US Data Preview: Mfging On The Brink, Clinging To Growth
By Chris Cermak
WASHINGTON (MNI) – Surveys of purchasing managers from around the
United States should indicate that national manufacturing was just
barely growing in September, despite weakness in a number of regions of
Economists have been bracing for a possible contraction in
manufacturing ever since regional indicators from the Federal Reserve
banks of New York and Philadelphia turned negative in June. The Richmond
Fed’s manufacturing report has signaled a contraction in its region
Yet the national Institute of Supply Management’s manufacturing
report has remained barely positive, helped by growth in Chicago, one of
the nation’s key manufacturing regions, and in Dallas.
That trend likely played out again in the month of September. The
Philly Fed’s manufacturing came in at -17.5, the third negative reading
in four months, while the Empire Fed’s index fell for the fourth
straight month to -8.8. By contrast, the Dallas Fed’s index climbed to
5.9, up from 1.1 in August.
The Chicago Purchasing Managers’ Index, due out Friday, is expected
to come in at 55.5 for September, according to a survey of economists by
Market News International. That would be down from 56.5 in August and
mark the lowest level since November 2009, yet it would still be
stronger than most other parts of the country.
Chicago-area executives speaking to MNI’s Reality Check this week
suggested that uncertainty over the euro-area debt crisis and U.S.
fiscal disputes weighed on business sentiment this month, yet aerospace
and automotive-related manufacturers in particular still reported
But the Chicago region could see a stronger decline than expected
as the automotive sector begins to fall in line with broader weakness in
the U.S. economy, according to Peter D’Antonio, an economist with
Citigroup. Durable goods figures out Wednesday indicated new orders in
the auto sector fell 8.5% in August.
“More than likely, what we’re going to see is the Chicago number
move towards the national average,” D’Antonio told MNI.
With the regional indicators mixed again for this month, the
national ISM manufacturing index is forecast to hold just barely in
positive territory at 50.5 when it is released Monday, according to
MNI’s survey of economists. That would be down ever so slightly from a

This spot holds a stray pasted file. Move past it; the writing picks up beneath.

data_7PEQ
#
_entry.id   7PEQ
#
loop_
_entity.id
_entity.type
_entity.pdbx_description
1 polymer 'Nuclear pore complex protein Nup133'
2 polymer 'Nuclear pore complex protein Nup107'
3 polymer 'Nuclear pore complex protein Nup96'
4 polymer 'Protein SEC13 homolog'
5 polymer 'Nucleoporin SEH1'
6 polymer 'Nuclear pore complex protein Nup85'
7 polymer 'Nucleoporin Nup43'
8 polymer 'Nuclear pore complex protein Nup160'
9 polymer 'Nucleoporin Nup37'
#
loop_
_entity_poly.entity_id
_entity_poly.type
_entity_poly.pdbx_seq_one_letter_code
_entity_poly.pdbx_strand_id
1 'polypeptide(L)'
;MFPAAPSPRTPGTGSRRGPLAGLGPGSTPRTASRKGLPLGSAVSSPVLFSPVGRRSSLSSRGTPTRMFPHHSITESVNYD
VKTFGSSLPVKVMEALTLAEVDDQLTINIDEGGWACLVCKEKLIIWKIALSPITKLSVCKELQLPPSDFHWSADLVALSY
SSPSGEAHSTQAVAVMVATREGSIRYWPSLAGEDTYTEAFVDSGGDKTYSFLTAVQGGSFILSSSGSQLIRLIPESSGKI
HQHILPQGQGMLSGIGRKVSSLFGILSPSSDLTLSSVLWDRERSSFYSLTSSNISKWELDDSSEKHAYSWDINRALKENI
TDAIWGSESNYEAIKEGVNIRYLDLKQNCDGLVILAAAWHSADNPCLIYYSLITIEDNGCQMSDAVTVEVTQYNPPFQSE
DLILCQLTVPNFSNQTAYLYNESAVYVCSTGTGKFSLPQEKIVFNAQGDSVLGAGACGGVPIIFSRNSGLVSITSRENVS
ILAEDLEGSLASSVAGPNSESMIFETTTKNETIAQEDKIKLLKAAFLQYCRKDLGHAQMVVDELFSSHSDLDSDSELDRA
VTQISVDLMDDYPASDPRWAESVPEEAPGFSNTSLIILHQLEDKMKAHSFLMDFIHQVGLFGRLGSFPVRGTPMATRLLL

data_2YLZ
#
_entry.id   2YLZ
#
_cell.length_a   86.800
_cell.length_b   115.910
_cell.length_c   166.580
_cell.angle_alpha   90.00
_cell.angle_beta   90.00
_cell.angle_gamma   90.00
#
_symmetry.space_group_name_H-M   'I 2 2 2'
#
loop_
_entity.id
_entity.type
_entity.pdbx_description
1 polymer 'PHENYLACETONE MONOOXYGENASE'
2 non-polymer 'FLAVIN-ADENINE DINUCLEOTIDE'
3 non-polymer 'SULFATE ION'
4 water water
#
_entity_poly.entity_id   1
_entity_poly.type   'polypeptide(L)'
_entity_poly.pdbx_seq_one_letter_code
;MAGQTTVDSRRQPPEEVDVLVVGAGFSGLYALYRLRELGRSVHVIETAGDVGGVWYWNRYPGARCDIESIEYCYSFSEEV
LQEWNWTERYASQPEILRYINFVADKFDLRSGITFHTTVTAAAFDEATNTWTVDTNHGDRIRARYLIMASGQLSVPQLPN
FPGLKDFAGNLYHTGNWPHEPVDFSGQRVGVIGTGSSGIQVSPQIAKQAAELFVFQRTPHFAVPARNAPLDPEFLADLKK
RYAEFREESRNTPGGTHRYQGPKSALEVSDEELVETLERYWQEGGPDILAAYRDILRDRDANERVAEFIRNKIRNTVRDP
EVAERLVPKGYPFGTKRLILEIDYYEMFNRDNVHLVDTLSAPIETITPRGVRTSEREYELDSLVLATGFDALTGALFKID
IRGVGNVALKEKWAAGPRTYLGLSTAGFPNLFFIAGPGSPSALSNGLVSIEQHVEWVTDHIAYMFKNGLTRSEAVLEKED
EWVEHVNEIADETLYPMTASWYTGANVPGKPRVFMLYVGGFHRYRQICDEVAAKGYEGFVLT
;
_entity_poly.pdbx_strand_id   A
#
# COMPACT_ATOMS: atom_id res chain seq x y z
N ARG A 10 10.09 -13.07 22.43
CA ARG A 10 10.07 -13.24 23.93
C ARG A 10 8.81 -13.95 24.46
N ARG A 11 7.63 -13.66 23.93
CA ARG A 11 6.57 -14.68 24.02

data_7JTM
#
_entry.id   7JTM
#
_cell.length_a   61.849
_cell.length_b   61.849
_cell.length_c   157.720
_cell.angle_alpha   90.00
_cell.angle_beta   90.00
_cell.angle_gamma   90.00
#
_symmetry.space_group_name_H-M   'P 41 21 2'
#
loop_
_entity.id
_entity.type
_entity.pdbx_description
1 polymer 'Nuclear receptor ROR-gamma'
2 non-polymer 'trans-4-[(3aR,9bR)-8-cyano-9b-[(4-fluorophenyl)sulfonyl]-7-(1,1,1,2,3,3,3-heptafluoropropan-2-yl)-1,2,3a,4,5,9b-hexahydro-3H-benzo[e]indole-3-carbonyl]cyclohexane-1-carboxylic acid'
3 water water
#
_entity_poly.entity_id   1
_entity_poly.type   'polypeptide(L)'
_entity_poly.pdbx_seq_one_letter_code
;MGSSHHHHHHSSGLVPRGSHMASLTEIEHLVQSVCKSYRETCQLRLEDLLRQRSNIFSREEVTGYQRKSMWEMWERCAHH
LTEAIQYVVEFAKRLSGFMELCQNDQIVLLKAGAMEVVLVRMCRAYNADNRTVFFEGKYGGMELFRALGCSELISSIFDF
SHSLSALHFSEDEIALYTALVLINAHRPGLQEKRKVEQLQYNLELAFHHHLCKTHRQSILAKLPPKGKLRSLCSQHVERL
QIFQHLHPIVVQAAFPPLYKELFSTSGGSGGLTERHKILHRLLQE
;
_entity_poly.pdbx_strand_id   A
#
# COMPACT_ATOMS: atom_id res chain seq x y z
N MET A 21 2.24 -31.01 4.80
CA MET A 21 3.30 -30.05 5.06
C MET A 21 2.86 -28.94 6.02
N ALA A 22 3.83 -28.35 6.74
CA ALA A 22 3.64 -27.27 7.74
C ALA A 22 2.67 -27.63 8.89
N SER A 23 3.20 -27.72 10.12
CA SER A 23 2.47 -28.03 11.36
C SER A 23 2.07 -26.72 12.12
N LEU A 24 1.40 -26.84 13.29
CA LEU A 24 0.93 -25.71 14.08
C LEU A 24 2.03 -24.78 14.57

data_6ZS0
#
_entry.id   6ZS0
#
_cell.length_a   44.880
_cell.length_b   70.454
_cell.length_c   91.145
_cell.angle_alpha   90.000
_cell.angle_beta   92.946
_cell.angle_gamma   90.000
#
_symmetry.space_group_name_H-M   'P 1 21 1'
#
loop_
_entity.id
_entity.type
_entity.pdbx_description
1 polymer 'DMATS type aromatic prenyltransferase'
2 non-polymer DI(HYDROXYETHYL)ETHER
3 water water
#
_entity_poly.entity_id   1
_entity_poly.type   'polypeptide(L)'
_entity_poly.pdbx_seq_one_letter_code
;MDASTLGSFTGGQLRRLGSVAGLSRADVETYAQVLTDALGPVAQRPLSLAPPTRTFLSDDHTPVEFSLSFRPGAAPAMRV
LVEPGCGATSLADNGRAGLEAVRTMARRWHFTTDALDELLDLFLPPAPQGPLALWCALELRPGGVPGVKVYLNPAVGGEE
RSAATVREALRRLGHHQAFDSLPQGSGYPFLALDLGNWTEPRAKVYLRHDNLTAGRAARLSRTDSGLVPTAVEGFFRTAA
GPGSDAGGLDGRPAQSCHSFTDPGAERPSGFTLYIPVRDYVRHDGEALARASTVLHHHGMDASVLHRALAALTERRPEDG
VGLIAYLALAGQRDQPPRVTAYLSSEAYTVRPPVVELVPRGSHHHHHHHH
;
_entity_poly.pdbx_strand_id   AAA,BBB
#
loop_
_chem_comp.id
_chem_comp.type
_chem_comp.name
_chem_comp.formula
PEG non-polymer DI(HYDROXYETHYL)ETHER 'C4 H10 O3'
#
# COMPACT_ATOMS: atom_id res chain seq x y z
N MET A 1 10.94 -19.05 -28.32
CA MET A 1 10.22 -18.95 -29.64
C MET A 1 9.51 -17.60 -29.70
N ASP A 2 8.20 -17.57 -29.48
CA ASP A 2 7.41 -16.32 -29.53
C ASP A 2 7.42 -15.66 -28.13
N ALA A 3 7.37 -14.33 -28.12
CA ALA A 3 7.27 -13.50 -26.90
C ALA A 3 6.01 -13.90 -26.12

reading of 50.6 the previous month.
While all regions have been trending down in recent months, Chad
Moutray, chief economist with the National Association of Manufacturers,
acknowledged there was “a little bit more of a pessimistic attitude”
among manufacturers in the east and north-east of the country than in
Both the U.S. and European political problems were dampening the
outlook for manufacturers, Moutray said. But many manufacturers “are
looking beyond those hurdles” and the sector was unlikely to slip into
“The overall picture for manufacturing is good going forward,” he
The national Purchasing Manager’s Index has held above 50 despite
negative readings in the last month for its new orders, order backlogs
and production components. Supplier deliveries held positive at 50.6.
Moutray said he expects new orders to remain negative for another
month or two, but “as we get closer to the end of the year you’ll see
new orders pick up.”
Other manufacturing indicators have been relatively stagnant,
mirroring the sluggish growth and weak employment in the wider U.S.
Durable goods have been trading losses and gains for months. New
orders slid 0.1% in August, with durables ex-transport also down 0.1%,
the first monthly drop since April. Yet core capital goods orders
(ex-defense and ex-aircraft) rose 1.1%, the most in three months, and
core shipments rose 2.8%, prompting some economists to revise their
expectations slightly upward for third quarter GDP growth.
Industrial production for August edged up 0.2%, according to the
Federal Reserve, down from a 0.9% gain in July.
— Chris Cermak is a Washington reporter for Need to Know News.
** Market News International Washington Bureau: 202-371-2121 **